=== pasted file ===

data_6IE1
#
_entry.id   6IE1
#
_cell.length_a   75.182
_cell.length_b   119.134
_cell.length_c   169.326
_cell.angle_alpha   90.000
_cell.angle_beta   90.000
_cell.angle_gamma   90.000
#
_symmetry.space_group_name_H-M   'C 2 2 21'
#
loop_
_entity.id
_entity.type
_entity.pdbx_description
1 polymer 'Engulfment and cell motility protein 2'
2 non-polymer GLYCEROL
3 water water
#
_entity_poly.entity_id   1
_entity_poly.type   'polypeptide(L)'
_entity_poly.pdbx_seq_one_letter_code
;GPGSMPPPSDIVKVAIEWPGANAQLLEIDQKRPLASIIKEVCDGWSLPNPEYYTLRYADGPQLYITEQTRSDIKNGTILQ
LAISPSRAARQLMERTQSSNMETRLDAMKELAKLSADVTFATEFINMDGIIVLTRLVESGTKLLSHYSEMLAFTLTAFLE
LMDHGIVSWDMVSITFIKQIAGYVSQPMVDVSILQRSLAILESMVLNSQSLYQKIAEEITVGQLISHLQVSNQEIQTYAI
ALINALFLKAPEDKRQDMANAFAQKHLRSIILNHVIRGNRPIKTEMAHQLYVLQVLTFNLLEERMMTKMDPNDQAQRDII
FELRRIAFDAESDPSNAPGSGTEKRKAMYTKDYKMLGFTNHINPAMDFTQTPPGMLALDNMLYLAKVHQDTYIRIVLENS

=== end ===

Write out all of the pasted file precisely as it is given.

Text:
data_6IE1
#
_entry.id   6IE1
#
_cell.length_a   75.182
_cell.length_b   119.134
_cell.length_c   169.326
_cell.angle_alpha   90.000
_cell.angle_beta   90.000
_cell.angle_gamma   90.000
#
_symmetry.space_group_name_H-M   'C 2 2 21'
#
loop_
_entity.id
_entity.type
_entity.pdbx_description
1 polymer 'Engulfment and cell motility protein 2'
2 non-polymer GLYCEROL
3 water water
#
_entity_poly.entity_id   1
_entity_poly.type   'polypeptide(L)'
_entity_poly.pdbx_seq_one_letter_code
;GPGSMPPPSDIVKVAIEWPGANAQLLEIDQKRPLASIIKEVCDGWSLPNPEYYTLRYADGPQLYITEQTRSDIKNGTILQ
LAISPSRAARQLMERTQSSNMETRLDAMKELAKLSADVTFATEFINMDGIIVLTRLVESGTKLLSHYSEMLAFTLTAFLE
LMDHGIVSWDMVSITFIKQIAGYVSQPMVDVSILQRSLAILESMVLNSQSLYQKIAEEITVGQLISHLQVSNQEIQTYAI
ALINALFLKAPEDKRQDMANAFAQKHLRSIILNHVIRGNRPIKTEMAHQLYVLQVLTFNLLEERMMTKMDPNDQAQRDII
FELRRIAFDAESDPSNAPGSGTEKRKAMYTKDYKMLGFTNHINPAMDFTQTPPGMLALDNMLYLAKVHQDTYIRIVLENS